Interesting Historical Facts
1901 Founded in Beaumont, Texas. Known as the Texas Fuel Company.
1905 Texaco establishes an operation in Antwerp, Belgium, under the name Continental Petroleum Company.
1913 Texaco acquires control of the Central Petroleum Company.
1914 Occupied new offices in Houston on the corner of San Jacinto and Rusk.
1928 Texaco becomes the first U.S. oil company to sell its gasoline nationwide under one single brand name in all 48 states (50 states after Alaska and Hawaii joined the Union in 1959)
1931 The Texas Company (Texaco's corporate name) purchases Indian Oil Company, based in Illinois, a move that expands Texaco's refining and marketing base in the Midwest and also gives Texaco the rights to Indian's manufacturing processes of Havoline "Wax Free" motor oil, which becomes a Texaco product and provides the company with a higher-quality motor oil product.
1932 Texaco introduces Fire Chief gasoline nationwide, a motor fuel that meets the octane requirements for fire engines, and promotes it through a radio program over NBC hosted by Ed Wynn, the "Texaco Fire Chief."
1936 Texaco begins supplying the Nationalist rebels in Spain with oil, and continues to do so for the duration of the war, delivering some 3,500,000 barrels (560,000 m3).
1936 Marketing operations east of Suez (including Asia, East Africa, and Australasia) are placed into a joint venture with Standard Oil Company of California Socal (Chevron) under the brand name Caltex, in exchange for Socal placing its Bahrain refinery and Arabian oilfields into the venture.
1937 Texaco commissions industrial designer Walter Dorwin Teague to develop a modern service station design. The resulting "Teague" Texaco station design is a functional white building with green trimmings featuring one or more service bays for "Washing", "Marfak Lubrication", etc., an office area with large plate glass window for display of tires, batteries, and accessories, along with "Men" and "Ladies" restrooms featuring Texaco-green tile walls and floors. The Teague station design is typically built of white porcelain tile but local and regional variations could include painted brick, concrete brick, and stucco materials. Other features include red Texaco stars on the upper facade on outer sidewalls and above the service bays, and red lettering spelling out "TEXACO" above the office area. Stations are identified by the street from Texaco's "banjo" sign.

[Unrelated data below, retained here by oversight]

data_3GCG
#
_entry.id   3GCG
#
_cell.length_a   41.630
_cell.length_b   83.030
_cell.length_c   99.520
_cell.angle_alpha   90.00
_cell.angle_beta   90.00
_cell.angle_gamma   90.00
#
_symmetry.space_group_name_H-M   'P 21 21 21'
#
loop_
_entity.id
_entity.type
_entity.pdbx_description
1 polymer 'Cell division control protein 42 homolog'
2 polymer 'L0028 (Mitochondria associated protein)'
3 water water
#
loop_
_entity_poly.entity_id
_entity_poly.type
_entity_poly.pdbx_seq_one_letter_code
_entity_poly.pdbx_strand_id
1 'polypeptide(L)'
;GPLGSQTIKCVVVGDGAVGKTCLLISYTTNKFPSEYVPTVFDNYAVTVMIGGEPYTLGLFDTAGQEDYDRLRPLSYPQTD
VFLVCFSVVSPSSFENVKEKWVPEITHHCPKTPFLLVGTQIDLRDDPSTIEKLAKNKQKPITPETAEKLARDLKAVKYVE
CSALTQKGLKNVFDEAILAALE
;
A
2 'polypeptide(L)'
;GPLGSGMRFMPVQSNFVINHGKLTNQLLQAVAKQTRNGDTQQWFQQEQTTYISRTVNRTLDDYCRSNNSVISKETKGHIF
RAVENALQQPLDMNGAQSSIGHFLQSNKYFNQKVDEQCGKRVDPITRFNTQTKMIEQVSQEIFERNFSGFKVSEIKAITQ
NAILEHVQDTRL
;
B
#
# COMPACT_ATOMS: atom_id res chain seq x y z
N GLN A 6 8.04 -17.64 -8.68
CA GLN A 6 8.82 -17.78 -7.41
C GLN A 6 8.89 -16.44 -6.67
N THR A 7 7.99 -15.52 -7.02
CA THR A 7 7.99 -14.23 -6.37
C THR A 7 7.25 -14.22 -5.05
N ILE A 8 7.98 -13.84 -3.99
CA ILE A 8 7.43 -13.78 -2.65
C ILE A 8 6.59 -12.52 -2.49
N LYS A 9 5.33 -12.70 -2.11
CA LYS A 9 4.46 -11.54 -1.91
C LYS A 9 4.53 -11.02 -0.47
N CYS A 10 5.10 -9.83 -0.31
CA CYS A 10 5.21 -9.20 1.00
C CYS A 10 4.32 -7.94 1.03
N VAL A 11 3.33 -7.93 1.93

1938 Texaco introduces Sky Chief gasoline, a premium grade fuel developed from the ground up as a high-octane gasoline rather than just an ethylized regular product. Sky Chief is dispensed from a silver gas pump in contrast with the red pump used for Fire Chief gasoline a move that lasts many years until the early 1960s.
1939 Texaco tanker truck by Dodge on display at the Henry Ford Museum.
1939 Texaco becomes one of the first oil companies to introduce a "Registered Rest Room" program to ensure that restroom facilities at all Texaco stations nationwide maintained a standard level of cleanliness to the motoring public. The "Registered Rest Room" program is later copied by other oil companies and continued at Texaco until the energy crises of the 1970s, which was caused by oil embargoes.
1940 Torkild Rieber, CEO, is led to resign when his connections with German Nazism, and his supply of oil to the Fascist forces during the Spanish Civil War are made public
1947 Texaco's European marketing operations are also placed into the Caltex joint venture
1947 Texaco merged its British operation with Trinidad Leaseholds under the name Regent; it gained full control of Regent in 1956, but the Regent brand remained in use until 1968-9.
1954 Texaco adds the detergent additive Petrox to its "Sky Chief" gasoline, which was also souped up with higher octane to meet the antiknock needs of new cars with high-compression engines. A new plant was built in Port Arthur, Texas specifically to manufacture Petrox.
1958 Texaco became the sole sponsor of The Huntley-Brinkley Report on NBC-TV. The nightly newscast had had difficulty retaining sponsors since it first took the air in the fall of 1956.
1959 The Texas Company changes its corporate name to Texaco, Inc. to better reflect the value of the Texaco brand name, which represented the biggest selling gasoline brand in the U.S. and only marketer selling gasoline under one brand name in all 50 states.
1959 Texaco acquires McColl-Frontenac Oil Company Ltd. of Canada and changes its name to Texaco Canada Ltd.
Late 1950s Bought Paragon Oil, a major fuel oil distribution company in the northeastern U.S.